Any comeuppance, if it happens at all, would come from a lawsuit months or years later – one that's expensive and difficult to file, filled with charges that are often difficult to prove.
When there's no way available to defend the privacy of your private life or private thoughts, the only option is to make them a little harder to violate by making them less obvious, more difficult to dig through.
To those who are honest, hiding so large a part of our lives feels like lying. Most people have no experience having to conceal secrets larger than their salary, level of happiness or how good an athlete they really were in high school.
There should still be no need to have to conceal the mundane, mostly inconsequential personal lives nosy, entitled snoops would like to examine and judge.
Within two, three or five years, if the Supreme Court remembers it's there to defend the Constitution, not change the language to make Corporate Persons more happy, we'll have drawn legal and ethical lines that make clear what kind of snooping is acceptable and what isn't.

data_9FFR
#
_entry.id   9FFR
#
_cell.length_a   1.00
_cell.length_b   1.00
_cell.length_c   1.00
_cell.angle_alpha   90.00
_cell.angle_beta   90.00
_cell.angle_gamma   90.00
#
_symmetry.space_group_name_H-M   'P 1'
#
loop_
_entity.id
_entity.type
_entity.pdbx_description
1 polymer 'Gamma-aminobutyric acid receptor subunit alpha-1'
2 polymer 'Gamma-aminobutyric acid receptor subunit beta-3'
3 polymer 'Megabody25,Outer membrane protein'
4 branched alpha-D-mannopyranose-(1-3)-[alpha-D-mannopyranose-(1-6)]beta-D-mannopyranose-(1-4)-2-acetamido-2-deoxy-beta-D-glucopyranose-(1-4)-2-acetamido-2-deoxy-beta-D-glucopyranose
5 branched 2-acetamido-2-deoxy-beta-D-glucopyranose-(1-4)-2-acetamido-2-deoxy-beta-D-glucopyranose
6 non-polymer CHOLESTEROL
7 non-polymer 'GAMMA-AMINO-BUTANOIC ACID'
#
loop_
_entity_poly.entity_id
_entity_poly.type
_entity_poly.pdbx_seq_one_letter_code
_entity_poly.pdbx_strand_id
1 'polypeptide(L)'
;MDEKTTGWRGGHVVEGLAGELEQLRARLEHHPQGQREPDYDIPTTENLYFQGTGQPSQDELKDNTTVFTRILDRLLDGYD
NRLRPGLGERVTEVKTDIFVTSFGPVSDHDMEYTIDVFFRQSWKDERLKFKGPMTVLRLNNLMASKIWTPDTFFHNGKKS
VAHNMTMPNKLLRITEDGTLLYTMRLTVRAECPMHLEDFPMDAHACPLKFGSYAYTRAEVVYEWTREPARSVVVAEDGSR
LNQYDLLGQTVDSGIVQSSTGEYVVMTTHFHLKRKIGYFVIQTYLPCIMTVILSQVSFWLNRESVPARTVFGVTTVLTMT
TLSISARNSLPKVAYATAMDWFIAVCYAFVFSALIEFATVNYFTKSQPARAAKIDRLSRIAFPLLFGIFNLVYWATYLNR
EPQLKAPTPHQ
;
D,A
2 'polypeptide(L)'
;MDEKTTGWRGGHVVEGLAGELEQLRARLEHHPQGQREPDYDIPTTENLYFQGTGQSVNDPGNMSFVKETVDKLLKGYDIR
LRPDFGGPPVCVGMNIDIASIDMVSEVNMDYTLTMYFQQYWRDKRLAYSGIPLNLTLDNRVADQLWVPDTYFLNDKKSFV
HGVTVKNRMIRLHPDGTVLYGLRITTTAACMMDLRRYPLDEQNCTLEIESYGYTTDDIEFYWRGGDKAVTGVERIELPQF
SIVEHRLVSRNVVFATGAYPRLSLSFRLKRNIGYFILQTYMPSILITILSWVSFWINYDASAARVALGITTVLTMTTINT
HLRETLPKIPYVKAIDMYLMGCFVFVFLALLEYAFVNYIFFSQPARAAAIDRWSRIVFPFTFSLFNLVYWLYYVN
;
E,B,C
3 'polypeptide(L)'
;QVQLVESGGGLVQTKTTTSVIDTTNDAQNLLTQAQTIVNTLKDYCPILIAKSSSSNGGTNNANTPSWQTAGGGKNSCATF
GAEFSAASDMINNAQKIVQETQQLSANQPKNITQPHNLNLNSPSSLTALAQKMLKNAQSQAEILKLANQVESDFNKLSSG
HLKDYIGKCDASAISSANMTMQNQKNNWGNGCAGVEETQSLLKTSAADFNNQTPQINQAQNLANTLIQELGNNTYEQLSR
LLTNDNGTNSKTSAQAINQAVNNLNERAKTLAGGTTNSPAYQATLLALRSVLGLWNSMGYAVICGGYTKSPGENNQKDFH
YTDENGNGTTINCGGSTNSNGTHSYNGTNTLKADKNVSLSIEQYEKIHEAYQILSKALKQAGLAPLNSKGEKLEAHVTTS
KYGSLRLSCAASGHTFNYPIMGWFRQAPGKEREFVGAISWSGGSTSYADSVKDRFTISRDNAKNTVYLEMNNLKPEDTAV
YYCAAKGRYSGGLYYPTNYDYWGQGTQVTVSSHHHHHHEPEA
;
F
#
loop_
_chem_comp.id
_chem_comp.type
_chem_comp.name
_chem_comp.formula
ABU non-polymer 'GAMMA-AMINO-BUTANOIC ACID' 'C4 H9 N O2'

Right now the snoops don't believe in limits, apparently don't believe in personal rights and certainly don't believe there is any reason not to drop whatever punishment they can muster on anyone who is hiding their personal life by refusing to hand over access to what passes for a circle of friends or private chatter among acquaintances.
The limits are there, however, and you're the only one who can enforce them.
If you can't do it by refusing, do it by concealing what bosses have no right to discover. Don't lie outright, and don't lie to improve your status. Those have always been offenses and still are.
But, when some twit demands the keys to your personal kingdom, don't admit you have them in your pocket, and don't go out of your way to let them know how to get there.
In the kingdom of the heart, each soul is its own king. Abdicate at your own risk and to your own sorrow.
Read more of Kevin Fogarty's CoreIT blog and follow the latest IT news at ITworld. Follow Kevin on Twitter at @KevinFogarty. For the latest IT news, analysis and how-tos, follow ITworld on Twitter and Facebook.